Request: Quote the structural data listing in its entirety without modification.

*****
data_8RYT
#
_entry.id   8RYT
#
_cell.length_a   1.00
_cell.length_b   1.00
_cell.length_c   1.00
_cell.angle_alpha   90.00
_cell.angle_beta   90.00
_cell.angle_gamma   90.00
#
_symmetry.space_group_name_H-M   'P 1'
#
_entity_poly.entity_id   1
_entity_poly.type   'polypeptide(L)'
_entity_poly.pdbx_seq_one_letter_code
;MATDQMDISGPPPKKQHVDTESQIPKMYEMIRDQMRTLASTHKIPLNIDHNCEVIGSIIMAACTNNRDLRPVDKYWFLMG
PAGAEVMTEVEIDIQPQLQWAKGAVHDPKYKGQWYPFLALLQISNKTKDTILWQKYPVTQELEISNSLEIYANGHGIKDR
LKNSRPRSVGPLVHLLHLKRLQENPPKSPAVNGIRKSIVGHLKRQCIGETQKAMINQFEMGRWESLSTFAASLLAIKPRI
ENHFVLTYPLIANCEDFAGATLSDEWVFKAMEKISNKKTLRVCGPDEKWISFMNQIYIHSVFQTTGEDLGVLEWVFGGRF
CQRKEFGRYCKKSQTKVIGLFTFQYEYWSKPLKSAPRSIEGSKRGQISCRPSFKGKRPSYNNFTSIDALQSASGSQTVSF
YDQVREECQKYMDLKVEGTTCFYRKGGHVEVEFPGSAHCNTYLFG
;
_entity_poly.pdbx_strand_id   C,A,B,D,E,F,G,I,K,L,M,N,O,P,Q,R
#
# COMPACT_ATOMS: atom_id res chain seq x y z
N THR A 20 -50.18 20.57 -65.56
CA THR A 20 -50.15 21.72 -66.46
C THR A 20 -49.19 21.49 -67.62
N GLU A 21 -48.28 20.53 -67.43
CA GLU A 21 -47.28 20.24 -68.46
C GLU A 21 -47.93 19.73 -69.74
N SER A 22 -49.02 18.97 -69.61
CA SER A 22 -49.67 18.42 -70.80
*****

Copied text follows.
data_8RYT
#
_entry.id   8RYT
#
_cell.length_a   1.00
_cell.length_b   1.00
_cell.length_c   1.00
_cell.angle_alpha   90.00
_cell.angle_beta   90.00
_cell.angle_gamma   90.00
#
_symmetry.space_group_name_H-M   'P 1'
#
_entity_poly.entity_id   1
_entity_poly.type   'polypeptide(L)'
_entity_poly.pdbx_seq_one_letter_code
;MATDQMDISGPPPKKQHVDTESQIPKMYEMIRDQMRTLASTHKIPLNIDHNCEVIGSIIMAACTNNRDLRPVDKYWFLMG
PAGAEVMTEVEIDIQPQLQWAKGAVHDPKYKGQWYPFLALLQISNKTKDTILWQKYPVTQELEISNSLEIYANGHGIKDR
LKNSRPRSVGPLVHLLHLKRLQENPPKSPAVNGIRKSIVGHLKRQCIGETQKAMINQFEMGRWESLSTFAASLLAIKPRI
ENHFVLTYPLIANCEDFAGATLSDEWVFKAMEKISNKKTLRVCGPDEKWISFMNQIYIHSVFQTTGEDLGVLEWVFGGRF
CQRKEFGRYCKKSQTKVIGLFTFQYEYWSKPLKSAPRSIEGSKRGQISCRPSFKGKRPSYNNFTSIDALQSASGSQTVSF
YDQVREECQKYMDLKVEGTTCFYRKGGHVEVEFPGSAHCNTYLFG
;
_entity_poly.pdbx_strand_id   C,A,B,D,E,F,G,I,K,L,M,N,O,P,Q,R
#
# COMPACT_ATOMS: atom_id res chain seq x y z
N THR A 20 -50.18 20.57 -65.56
CA THR A 20 -50.15 21.72 -66.46
C THR A 20 -49.19 21.49 -67.62
N GLU A 21 -48.28 20.53 -67.43
CA GLU A 21 -47.28 20.24 -68.46
C GLU A 21 -47.93 19.73 -69.74
N SER A 22 -49.02 18.97 -69.61
CA SER A 22 -49.67 18.42 -70.80